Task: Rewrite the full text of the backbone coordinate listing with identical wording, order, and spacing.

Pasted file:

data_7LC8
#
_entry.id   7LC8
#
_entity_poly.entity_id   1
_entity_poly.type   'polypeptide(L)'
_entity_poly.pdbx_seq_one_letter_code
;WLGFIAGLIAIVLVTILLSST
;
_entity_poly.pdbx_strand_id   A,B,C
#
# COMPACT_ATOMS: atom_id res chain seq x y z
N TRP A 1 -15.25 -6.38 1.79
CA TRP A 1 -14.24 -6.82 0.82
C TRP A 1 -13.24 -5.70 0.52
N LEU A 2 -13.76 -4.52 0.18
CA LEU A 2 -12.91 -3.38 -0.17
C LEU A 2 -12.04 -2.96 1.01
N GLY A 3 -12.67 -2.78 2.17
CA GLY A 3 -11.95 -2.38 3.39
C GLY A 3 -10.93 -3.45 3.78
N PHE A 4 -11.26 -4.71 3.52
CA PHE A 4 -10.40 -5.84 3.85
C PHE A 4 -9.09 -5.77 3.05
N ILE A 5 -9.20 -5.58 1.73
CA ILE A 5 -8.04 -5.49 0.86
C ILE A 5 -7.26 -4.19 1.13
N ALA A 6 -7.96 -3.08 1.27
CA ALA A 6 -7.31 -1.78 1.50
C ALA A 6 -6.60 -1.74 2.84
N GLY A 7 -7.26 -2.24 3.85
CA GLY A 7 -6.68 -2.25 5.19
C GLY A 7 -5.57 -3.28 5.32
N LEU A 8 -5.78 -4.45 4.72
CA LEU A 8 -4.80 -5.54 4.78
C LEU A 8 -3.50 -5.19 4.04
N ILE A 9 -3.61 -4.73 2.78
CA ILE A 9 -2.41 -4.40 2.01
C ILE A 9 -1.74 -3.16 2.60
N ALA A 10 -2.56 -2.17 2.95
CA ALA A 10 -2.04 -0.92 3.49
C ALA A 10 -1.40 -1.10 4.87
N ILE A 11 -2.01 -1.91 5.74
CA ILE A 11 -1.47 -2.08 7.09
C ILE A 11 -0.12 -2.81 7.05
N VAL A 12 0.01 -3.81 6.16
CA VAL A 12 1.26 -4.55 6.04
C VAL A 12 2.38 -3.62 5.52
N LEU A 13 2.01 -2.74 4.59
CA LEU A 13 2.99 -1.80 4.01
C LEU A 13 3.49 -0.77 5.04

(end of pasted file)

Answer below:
data_7LC8
#
_entry.id   7LC8
#
_entity_poly.entity_id   1
_entity_poly.type   'polypeptide(L)'
_entity_poly.pdbx_seq_one_letter_code
;WLGFIAGLIAIVLVTILLSST
;
_entity_poly.pdbx_strand_id   A,B,C
#
# COMPACT_ATOMS: atom_id res chain seq x y z
N TRP A 1 -15.25 -6.38 1.79
CA TRP A 1 -14.24 -6.82 0.82
C TRP A 1 -13.24 -5.70 0.52
N LEU A 2 -13.76 -4.52 0.18
CA LEU A 2 -12.91 -3.38 -0.17
C LEU A 2 -12.04 -2.96 1.01
N GLY A 3 -12.67 -2.78 2.17
CA GLY A 3 -11.95 -2.38 3.39
C GLY A 3 -10.93 -3.45 3.78
N PHE A 4 -11.26 -4.71 3.52
CA PHE A 4 -10.40 -5.84 3.85
C PHE A 4 -9.09 -5.77 3.05
N ILE A 5 -9.20 -5.58 1.73
CA ILE A 5 -8.04 -5.49 0.86
C ILE A 5 -7.26 -4.19 1.13
N ALA A 6 -7.96 -3.08 1.27
CA ALA A 6 -7.31 -1.78 1.50
C ALA A 6 -6.60 -1.74 2.84
N GLY A 7 -7.26 -2.24 3.85
CA GLY A 7 -6.68 -2.25 5.19
C GLY A 7 -5.57 -3.28 5.32
N LEU A 8 -5.78 -4.45 4.72
CA LEU A 8 -4.80 -5.54 4.78
C LEU A 8 -3.50 -5.19 4.04
N ILE A 9 -3.61 -4.73 2.78
CA ILE A 9 -2.41 -4.40 2.01
C ILE A 9 -1.74 -3.16 2.60
N ALA A 10 -2.56 -2.17 2.95
CA ALA A 10 -2.04 -0.92 3.49
C ALA A 10 -1.40 -1.10 4.87
N ILE A 11 -2.01 -1.91 5.74
CA ILE A 11 -1.47 -2.08 7.09
C ILE A 11 -0.12 -2.81 7.05
N VAL A 12 0.01 -3.81 6.16
CA VAL A 12 1.26 -4.55 6.04
C VAL A 12 2.38 -3.62 5.52
N LEU A 13 2.01 -2.74 4.59
CA LEU A 13 2.99 -1.80 4.01
C LEU A 13 3.49 -0.77 5.04